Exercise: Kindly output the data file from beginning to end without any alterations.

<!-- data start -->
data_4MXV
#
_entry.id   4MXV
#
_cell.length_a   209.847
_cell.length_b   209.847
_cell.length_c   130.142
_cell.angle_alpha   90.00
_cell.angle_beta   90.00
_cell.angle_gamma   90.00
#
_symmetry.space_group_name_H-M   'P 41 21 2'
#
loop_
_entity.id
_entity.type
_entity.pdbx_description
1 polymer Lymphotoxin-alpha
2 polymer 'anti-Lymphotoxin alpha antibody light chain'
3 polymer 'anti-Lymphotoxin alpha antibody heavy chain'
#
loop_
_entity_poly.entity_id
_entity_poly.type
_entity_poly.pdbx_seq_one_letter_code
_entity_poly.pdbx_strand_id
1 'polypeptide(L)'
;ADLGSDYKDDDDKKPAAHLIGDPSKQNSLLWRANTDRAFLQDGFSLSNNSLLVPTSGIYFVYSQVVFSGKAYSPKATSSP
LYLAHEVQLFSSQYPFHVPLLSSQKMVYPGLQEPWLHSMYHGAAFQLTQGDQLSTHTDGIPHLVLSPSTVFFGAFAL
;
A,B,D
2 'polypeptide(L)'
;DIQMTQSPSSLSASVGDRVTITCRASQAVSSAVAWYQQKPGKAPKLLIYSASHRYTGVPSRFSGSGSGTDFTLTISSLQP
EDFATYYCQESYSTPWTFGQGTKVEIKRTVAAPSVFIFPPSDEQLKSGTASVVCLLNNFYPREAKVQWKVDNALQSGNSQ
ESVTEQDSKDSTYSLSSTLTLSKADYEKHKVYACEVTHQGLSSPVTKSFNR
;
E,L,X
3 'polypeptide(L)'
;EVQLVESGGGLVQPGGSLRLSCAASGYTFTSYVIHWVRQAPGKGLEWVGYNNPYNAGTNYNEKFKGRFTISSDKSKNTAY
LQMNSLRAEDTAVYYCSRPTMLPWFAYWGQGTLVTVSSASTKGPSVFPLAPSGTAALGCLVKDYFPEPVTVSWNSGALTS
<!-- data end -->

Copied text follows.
data_4MXV
#
_entry.id   4MXV
#
_cell.length_a   209.847
_cell.length_b   209.847
_cell.length_c   130.142
_cell.angle_alpha   90.00
_cell.angle_beta   90.00
_cell.angle_gamma   90.00
#
_symmetry.space_group_name_H-M   'P 41 21 2'
#
loop_
_entity.id
_entity.type
_entity.pdbx_description
1 polymer Lymphotoxin-alpha
2 polymer 'anti-Lymphotoxin alpha antibody light chain'
3 polymer 'anti-Lymphotoxin alpha antibody heavy chain'
#
loop_
_entity_poly.entity_id
_entity_poly.type
_entity_poly.pdbx_seq_one_letter_code
_entity_poly.pdbx_strand_id
1 'polypeptide(L)'
;ADLGSDYKDDDDKKPAAHLIGDPSKQNSLLWRANTDRAFLQDGFSLSNNSLLVPTSGIYFVYSQVVFSGKAYSPKATSSP
LYLAHEVQLFSSQYPFHVPLLSSQKMVYPGLQEPWLHSMYHGAAFQLTQGDQLSTHTDGIPHLVLSPSTVFFGAFAL
;
A,B,D
2 'polypeptide(L)'
;DIQMTQSPSSLSASVGDRVTITCRASQAVSSAVAWYQQKPGKAPKLLIYSASHRYTGVPSRFSGSGSGTDFTLTISSLQP
EDFATYYCQESYSTPWTFGQGTKVEIKRTVAAPSVFIFPPSDEQLKSGTASVVCLLNNFYPREAKVQWKVDNALQSGNSQ
ESVTEQDSKDSTYSLSSTLTLSKADYEKHKVYACEVTHQGLSSPVTKSFNR
;
E,L,X
3 'polypeptide(L)'
;EVQLVESGGGLVQPGGSLRLSCAASGYTFTSYVIHWVRQAPGKGLEWVGYNNPYNAGTNYNEKFKGRFTISSDKSKNTAY
LQMNSLRAEDTAVYYCSRPTMLPWFAYWGQGTLVTVSSASTKGPSVFPLAPSGTAALGCLVKDYFPEPVTVSWNSGALTS